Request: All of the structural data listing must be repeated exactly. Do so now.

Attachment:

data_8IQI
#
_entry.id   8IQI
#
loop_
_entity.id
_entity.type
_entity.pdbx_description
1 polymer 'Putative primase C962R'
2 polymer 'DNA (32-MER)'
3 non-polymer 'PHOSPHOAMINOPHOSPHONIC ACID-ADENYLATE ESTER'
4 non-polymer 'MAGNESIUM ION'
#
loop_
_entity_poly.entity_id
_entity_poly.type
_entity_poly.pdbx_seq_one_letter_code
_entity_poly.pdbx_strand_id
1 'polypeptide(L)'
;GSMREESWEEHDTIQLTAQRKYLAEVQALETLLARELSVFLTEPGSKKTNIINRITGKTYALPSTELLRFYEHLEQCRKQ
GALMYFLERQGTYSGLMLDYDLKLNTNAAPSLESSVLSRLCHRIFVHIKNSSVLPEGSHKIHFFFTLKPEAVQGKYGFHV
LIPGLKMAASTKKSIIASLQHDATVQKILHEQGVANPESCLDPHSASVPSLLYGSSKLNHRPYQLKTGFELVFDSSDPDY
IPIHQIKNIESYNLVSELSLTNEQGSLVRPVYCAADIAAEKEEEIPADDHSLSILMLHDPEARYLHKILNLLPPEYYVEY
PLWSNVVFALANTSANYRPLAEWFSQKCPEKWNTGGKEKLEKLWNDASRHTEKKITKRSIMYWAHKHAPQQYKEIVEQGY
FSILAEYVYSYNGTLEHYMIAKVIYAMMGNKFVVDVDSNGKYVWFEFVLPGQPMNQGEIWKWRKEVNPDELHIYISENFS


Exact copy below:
data_8IQI
#
_entry.id   8IQI
#
loop_
_entity.id
_entity.type
_entity.pdbx_description
1 polymer 'Putative primase C962R'
2 polymer 'DNA (32-MER)'
3 non-polymer 'PHOSPHOAMINOPHOSPHONIC ACID-ADENYLATE ESTER'
4 non-polymer 'MAGNESIUM ION'
#
loop_
_entity_poly.entity_id
_entity_poly.type
_entity_poly.pdbx_seq_one_letter_code
_entity_poly.pdbx_strand_id
1 'polypeptide(L)'
;GSMREESWEEHDTIQLTAQRKYLAEVQALETLLARELSVFLTEPGSKKTNIINRITGKTYALPSTELLRFYEHLEQCRKQ
GALMYFLERQGTYSGLMLDYDLKLNTNAAPSLESSVLSRLCHRIFVHIKNSSVLPEGSHKIHFFFTLKPEAVQGKYGFHV
LIPGLKMAASTKKSIIASLQHDATVQKILHEQGVANPESCLDPHSASVPSLLYGSSKLNHRPYQLKTGFELVFDSSDPDY
IPIHQIKNIESYNLVSELSLTNEQGSLVRPVYCAADIAAEKEEEIPADDHSLSILMLHDPEARYLHKILNLLPPEYYVEY
PLWSNVVFALANTSANYRPLAEWFSQKCPEKWNTGGKEKLEKLWNDASRHTEKKITKRSIMYWAHKHAPQQYKEIVEQGY
FSILAEYVYSYNGTLEHYMIAKVIYAMMGNKFVVDVDSNGKYVWFEFVLPGQPMNQGEIWKWRKEVNPDELHIYISENFS